The agencies will employ a variety of strategies to achieve this goal. For instance, when investigating a charge, if the lead agency believes that there may be unlawful conduct that also falls within the jurisdiction of another agency, the lead agency will advise the worker about potentially filing a complaint with the relevant agency and provide the agency’s contact information and informational materials about statutory rights and remedies available to the worker. In certain cases, the agencies will conduct coordinated investigations for overlapping statutory violations. This could entail one agency taking the lead in investigating, settling or litigating the case while the other agencies hold their case in abeyance, or the agencies could choose to engage in joint investigations resulting in joint settlements or joint litigation. The agencies plan to share information from their investigation and complaint files on related issues such as unlawful compensation practices, retaliatory discipline or discharge, discriminatory hiring practices or other unlawful employment practices. They also plan to engage in joint public education and outreach activities to increase the public’s understanding of the labor and employment laws within their purview.

In their closing remarks agency leadership spoke directly to workers, emphasizing their commitment to combatting retaliation. Solicitor Nanda stated, “we are ready for you to come forward, we are ready to intervene early and even consider [these retaliation claims] when there is just a threat or a reason to feel like there would be a threat.” NLRB General Counsel Jennifer Abruzzo, concurred by stating that the agencies are “striving for the strongest collaboration possible in order to protect workers who raise their collective voices to combat all forms of mistreatment and hold accountable those who try to silence them or quash their efforts to improve their circumstances in the workplace.”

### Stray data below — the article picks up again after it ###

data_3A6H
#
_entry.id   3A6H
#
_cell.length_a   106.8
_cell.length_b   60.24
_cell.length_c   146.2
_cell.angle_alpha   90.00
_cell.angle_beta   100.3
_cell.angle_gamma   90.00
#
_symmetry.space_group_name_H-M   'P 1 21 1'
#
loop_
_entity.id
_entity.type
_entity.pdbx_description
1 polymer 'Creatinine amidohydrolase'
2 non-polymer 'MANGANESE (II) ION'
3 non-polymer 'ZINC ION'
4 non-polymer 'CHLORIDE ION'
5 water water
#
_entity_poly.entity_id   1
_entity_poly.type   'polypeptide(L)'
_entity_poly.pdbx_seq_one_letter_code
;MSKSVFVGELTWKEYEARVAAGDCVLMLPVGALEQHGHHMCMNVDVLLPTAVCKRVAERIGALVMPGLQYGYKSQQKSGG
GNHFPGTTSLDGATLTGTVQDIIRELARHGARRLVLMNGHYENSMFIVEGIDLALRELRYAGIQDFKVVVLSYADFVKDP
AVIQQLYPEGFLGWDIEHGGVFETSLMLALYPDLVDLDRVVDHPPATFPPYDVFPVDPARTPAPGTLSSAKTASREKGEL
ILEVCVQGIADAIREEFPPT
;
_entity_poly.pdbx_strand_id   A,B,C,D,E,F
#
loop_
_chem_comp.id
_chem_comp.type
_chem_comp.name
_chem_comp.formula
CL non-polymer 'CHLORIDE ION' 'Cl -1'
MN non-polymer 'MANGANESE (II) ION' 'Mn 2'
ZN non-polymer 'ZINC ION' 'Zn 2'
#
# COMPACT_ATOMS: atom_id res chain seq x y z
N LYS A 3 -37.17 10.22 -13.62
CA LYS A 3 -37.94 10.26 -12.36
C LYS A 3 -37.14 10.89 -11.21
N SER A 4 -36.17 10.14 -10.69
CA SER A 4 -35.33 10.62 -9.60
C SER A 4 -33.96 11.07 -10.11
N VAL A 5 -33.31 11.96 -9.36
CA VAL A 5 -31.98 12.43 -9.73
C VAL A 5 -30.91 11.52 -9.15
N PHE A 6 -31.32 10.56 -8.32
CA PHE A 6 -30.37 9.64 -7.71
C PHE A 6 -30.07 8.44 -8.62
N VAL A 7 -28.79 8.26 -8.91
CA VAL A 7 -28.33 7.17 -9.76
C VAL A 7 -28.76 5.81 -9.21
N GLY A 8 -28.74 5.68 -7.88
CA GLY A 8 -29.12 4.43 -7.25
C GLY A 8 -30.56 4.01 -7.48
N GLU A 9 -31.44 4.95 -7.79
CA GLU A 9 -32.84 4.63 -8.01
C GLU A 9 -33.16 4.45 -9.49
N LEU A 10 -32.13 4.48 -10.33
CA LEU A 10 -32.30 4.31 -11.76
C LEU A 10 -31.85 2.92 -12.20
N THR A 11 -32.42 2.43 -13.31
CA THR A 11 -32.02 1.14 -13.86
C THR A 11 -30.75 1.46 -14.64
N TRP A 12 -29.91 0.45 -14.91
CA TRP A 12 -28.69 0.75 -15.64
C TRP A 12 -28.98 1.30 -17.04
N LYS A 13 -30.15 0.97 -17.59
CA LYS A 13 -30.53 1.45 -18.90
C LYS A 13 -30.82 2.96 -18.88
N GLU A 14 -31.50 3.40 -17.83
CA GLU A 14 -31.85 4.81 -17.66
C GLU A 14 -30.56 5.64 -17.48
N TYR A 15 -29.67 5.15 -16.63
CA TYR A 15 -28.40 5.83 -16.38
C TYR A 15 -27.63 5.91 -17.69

What Now?

There is a lot to unpack here, but employers should be aware that the NLRB, EEOC and the DOL are now viewing worker complaints from not only the perspective of how it implicates their agency’s authority, but also their sister agencies, in an effort to seek optimal remedies for workers. Employers should expect increased litigation as the agencies perfect their coordination of enforcement efforts. This means that employers must take proactive action to view internal worker complaints or issues from the perspective of various possible labor and employment law violations. Thus, employers must train decision makers and supervisors within the organization to recognize and address these possible violations; implement policies addressing the employer’s prohibition of unlawful employment practices; educate workers on how they can report and seek recourse for retaliation and other unlawful employment practices; train individuals investigating internal worker complaints to hone in on the issues and concerns voiced by the worker and identify potential legal violations; and take swift action to investigate and remedy valid employee complaints.

For recommendations on preventing and addressing workplace misconduct, please contact Nihla F. Sikkander, Sarah Zucco, any attorney in our Labor and Employment practice or the attorney at the firm with whom you are regularly in contact.